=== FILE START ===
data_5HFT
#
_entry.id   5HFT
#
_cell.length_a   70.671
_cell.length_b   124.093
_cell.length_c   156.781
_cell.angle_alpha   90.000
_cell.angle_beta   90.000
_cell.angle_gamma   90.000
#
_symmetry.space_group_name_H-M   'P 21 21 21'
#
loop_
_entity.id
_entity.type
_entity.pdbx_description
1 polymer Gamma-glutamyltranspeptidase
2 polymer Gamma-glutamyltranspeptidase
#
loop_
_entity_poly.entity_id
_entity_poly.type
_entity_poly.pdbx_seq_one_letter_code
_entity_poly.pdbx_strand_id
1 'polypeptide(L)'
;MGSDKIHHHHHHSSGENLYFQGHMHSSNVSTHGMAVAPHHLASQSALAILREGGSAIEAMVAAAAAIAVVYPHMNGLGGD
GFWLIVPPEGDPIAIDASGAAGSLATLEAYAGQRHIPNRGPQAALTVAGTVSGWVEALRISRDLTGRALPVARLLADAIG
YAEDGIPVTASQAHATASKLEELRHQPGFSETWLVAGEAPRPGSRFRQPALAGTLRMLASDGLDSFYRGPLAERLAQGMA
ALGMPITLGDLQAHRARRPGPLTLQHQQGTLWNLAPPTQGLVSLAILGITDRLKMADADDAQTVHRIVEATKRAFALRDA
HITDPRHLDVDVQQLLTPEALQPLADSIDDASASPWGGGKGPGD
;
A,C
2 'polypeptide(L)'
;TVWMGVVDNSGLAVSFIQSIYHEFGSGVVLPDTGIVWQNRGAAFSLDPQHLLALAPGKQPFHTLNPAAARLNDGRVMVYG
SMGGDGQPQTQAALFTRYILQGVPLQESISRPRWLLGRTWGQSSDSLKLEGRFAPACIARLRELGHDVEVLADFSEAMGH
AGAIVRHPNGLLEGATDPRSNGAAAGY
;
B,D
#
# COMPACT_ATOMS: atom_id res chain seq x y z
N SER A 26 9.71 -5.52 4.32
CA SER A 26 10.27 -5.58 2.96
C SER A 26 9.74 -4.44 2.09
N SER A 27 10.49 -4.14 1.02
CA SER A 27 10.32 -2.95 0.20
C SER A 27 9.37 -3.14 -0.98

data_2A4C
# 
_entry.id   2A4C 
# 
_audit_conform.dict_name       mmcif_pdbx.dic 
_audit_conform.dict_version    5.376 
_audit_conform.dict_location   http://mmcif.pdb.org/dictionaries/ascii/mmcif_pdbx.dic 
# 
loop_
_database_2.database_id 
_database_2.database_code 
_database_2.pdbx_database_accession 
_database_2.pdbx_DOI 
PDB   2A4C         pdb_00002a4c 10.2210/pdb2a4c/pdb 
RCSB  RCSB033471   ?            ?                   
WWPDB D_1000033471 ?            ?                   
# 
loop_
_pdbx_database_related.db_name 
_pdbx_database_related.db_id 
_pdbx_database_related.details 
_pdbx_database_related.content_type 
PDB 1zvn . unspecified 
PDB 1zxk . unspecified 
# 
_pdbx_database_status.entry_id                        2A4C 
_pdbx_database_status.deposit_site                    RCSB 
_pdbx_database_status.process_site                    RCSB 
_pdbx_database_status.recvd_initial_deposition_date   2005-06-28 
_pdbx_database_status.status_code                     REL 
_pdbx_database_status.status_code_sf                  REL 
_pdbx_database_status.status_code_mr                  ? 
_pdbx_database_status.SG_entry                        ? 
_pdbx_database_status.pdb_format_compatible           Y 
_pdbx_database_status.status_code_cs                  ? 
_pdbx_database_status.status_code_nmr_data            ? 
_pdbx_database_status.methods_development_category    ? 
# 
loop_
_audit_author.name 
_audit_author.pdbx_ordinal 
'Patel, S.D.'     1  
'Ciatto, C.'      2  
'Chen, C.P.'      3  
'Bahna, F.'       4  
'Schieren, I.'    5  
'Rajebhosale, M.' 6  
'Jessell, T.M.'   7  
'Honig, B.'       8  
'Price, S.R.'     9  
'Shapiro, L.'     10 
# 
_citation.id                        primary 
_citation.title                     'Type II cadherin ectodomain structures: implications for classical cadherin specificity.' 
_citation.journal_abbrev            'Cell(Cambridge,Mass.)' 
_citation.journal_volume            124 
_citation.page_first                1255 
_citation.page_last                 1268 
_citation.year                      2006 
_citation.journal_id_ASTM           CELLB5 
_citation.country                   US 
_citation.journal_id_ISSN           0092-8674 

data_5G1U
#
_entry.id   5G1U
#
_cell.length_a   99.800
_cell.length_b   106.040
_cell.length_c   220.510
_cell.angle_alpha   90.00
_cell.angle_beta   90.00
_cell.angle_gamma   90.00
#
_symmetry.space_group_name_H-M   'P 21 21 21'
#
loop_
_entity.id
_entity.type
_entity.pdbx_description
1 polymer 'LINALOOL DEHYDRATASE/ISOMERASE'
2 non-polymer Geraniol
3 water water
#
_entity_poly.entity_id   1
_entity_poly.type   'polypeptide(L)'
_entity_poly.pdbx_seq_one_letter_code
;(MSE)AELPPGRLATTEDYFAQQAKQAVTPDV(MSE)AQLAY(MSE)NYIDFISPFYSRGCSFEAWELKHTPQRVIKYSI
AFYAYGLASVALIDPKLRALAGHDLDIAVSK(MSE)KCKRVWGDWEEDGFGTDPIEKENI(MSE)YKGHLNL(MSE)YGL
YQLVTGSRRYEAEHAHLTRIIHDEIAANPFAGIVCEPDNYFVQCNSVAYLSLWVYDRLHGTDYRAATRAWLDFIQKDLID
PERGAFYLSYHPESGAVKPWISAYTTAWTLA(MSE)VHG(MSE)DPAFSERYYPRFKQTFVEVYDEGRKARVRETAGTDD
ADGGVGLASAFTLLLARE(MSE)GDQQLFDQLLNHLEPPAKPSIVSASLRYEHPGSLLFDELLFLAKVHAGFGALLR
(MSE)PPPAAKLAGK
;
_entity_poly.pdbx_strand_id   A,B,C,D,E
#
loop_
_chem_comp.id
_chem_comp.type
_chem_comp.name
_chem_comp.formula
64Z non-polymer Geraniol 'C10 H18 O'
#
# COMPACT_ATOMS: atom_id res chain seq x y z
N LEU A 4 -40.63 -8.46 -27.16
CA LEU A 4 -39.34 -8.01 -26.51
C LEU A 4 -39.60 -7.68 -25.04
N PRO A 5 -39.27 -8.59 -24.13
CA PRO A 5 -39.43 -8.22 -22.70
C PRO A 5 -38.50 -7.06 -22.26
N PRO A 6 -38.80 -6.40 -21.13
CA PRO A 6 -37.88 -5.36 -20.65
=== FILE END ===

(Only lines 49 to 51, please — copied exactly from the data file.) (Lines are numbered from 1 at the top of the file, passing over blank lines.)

# 
_entry.id   2A4C 
# 